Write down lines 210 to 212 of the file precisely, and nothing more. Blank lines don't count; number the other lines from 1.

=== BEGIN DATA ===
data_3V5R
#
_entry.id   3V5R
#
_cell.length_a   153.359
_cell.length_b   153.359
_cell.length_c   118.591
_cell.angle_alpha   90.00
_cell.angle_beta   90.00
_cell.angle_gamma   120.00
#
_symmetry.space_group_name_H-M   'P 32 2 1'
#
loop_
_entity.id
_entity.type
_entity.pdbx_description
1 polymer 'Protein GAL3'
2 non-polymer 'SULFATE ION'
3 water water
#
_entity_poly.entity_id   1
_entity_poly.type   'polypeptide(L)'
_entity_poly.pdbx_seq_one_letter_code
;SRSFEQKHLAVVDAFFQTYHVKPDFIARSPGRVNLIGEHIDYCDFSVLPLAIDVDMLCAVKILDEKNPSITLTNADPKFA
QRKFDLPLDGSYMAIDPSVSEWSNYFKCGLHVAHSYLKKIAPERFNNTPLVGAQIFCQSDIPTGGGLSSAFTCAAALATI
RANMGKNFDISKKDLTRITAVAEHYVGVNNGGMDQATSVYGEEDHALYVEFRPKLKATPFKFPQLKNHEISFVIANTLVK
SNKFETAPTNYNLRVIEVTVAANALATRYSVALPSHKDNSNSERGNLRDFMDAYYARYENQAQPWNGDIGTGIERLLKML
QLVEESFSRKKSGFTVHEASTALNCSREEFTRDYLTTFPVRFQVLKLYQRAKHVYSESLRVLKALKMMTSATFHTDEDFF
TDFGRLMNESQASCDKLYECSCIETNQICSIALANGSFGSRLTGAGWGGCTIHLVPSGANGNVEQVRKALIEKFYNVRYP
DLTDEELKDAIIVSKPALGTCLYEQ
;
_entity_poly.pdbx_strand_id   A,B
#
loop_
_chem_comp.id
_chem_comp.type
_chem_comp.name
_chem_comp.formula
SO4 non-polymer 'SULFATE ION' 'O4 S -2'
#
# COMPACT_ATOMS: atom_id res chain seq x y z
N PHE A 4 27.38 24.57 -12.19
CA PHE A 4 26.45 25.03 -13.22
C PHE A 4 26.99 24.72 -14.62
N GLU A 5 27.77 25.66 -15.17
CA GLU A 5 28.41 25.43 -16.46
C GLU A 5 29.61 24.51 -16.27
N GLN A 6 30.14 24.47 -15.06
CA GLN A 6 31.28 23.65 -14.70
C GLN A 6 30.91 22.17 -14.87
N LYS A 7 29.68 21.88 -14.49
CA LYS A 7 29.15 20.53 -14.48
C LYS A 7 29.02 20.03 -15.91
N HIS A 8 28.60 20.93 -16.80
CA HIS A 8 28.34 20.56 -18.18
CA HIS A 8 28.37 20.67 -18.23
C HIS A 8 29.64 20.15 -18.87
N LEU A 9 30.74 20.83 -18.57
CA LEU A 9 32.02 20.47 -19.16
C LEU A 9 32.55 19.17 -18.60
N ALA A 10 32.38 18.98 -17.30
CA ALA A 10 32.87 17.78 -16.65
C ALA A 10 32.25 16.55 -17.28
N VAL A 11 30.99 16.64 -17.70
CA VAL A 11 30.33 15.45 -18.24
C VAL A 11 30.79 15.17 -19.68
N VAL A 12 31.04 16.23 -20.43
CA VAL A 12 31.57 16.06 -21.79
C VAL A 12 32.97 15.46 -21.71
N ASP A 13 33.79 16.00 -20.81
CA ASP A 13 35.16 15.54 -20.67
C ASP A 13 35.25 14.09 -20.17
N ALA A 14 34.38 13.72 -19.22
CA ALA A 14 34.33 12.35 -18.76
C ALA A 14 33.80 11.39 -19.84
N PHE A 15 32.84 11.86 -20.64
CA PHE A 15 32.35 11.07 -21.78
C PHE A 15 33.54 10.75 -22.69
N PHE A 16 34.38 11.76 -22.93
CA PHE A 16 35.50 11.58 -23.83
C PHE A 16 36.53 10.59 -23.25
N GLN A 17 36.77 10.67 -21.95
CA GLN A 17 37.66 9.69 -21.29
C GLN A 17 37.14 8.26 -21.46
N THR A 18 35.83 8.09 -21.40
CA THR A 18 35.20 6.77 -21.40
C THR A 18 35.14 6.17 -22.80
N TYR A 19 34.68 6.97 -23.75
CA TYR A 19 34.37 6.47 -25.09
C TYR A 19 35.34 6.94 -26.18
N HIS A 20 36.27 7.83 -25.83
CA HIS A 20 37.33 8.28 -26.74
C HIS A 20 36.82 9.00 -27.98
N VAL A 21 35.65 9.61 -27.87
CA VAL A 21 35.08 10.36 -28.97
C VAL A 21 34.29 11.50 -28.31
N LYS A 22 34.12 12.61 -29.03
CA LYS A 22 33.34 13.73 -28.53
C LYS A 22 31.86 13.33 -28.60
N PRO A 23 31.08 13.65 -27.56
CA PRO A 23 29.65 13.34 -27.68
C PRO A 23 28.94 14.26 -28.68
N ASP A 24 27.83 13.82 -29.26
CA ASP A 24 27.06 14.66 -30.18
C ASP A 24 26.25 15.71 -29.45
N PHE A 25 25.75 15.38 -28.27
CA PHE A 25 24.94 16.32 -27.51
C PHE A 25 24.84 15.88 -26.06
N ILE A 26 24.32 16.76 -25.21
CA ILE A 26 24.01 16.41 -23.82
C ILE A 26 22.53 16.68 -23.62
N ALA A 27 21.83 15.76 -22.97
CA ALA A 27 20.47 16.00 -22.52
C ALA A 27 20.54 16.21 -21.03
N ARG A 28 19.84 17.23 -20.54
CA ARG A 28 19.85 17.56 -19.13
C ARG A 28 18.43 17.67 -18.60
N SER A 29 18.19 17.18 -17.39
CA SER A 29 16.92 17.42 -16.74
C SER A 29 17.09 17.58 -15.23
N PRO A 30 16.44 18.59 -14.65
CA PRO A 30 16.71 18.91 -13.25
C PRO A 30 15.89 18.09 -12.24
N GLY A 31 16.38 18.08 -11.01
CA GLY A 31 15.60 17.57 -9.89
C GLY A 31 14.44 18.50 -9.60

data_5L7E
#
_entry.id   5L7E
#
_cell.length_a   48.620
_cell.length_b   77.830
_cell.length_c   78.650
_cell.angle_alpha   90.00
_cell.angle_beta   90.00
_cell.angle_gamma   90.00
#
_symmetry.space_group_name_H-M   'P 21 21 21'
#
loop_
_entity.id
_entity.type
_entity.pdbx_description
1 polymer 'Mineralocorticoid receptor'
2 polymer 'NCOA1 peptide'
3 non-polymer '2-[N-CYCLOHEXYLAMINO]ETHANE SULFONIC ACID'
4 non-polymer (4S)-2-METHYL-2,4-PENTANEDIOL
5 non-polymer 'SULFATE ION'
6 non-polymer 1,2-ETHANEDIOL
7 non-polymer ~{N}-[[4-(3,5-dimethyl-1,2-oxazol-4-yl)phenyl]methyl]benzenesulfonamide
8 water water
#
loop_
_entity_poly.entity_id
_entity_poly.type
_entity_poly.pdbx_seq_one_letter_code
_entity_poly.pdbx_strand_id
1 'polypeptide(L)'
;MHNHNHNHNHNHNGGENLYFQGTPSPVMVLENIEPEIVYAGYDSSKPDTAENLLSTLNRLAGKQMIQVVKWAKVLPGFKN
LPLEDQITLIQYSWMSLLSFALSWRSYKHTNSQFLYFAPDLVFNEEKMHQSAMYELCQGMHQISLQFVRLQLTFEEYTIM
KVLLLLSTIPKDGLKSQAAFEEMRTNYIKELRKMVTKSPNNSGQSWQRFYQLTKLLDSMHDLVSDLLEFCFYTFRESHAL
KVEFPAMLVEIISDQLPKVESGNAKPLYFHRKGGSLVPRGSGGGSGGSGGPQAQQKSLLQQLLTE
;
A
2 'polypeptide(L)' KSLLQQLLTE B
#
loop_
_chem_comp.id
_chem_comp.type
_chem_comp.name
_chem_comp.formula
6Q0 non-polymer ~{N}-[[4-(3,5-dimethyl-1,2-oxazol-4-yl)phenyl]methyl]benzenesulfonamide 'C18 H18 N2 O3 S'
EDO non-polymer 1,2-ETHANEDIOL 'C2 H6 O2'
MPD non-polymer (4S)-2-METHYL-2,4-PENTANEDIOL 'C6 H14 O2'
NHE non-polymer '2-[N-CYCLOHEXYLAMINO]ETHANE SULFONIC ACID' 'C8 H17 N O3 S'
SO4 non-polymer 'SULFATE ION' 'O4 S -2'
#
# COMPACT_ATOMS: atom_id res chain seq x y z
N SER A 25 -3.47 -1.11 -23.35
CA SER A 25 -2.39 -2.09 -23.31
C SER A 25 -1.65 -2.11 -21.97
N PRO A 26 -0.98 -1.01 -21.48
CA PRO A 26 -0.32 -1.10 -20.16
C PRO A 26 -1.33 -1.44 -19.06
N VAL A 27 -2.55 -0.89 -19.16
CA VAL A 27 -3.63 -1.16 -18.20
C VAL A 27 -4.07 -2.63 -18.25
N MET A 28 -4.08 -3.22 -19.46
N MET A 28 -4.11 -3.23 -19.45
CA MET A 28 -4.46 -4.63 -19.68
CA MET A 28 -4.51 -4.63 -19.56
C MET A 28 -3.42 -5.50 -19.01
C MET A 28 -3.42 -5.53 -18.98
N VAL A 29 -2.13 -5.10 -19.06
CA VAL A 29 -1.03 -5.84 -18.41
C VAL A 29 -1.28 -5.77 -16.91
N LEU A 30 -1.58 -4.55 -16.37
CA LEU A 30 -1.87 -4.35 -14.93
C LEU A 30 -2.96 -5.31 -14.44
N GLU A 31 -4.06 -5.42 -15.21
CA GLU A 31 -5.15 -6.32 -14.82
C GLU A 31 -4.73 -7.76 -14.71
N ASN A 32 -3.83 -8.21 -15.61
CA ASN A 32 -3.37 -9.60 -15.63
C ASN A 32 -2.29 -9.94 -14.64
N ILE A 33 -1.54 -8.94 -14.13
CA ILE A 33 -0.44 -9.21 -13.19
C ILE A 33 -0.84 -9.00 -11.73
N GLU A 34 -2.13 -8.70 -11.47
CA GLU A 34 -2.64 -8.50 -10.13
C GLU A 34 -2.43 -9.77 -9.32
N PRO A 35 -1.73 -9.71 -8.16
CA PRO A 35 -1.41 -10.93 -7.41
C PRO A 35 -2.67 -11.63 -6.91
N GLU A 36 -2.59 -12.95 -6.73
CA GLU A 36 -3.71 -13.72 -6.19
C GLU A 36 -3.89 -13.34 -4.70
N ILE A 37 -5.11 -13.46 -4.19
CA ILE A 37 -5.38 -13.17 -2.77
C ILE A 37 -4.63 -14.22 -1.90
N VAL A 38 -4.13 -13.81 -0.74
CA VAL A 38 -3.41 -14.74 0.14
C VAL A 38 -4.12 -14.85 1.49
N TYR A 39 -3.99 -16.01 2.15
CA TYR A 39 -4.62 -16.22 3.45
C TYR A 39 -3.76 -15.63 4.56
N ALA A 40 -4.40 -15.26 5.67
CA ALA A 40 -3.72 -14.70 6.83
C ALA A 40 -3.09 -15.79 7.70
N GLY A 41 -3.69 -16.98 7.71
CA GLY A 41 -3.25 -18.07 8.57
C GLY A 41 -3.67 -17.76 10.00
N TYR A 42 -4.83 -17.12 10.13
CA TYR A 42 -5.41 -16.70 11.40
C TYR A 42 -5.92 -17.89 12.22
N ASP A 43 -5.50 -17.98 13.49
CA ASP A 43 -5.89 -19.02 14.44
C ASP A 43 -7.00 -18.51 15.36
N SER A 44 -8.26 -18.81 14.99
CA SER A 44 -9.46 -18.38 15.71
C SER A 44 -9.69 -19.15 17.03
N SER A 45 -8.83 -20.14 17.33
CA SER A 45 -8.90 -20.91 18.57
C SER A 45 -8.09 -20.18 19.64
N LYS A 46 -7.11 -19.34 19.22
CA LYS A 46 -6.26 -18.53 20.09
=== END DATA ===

N GLU A 34 -2.13 -8.70 -11.47
CA GLU A 34 -2.64 -8.50 -10.13
C GLU A 34 -2.43 -9.77 -9.32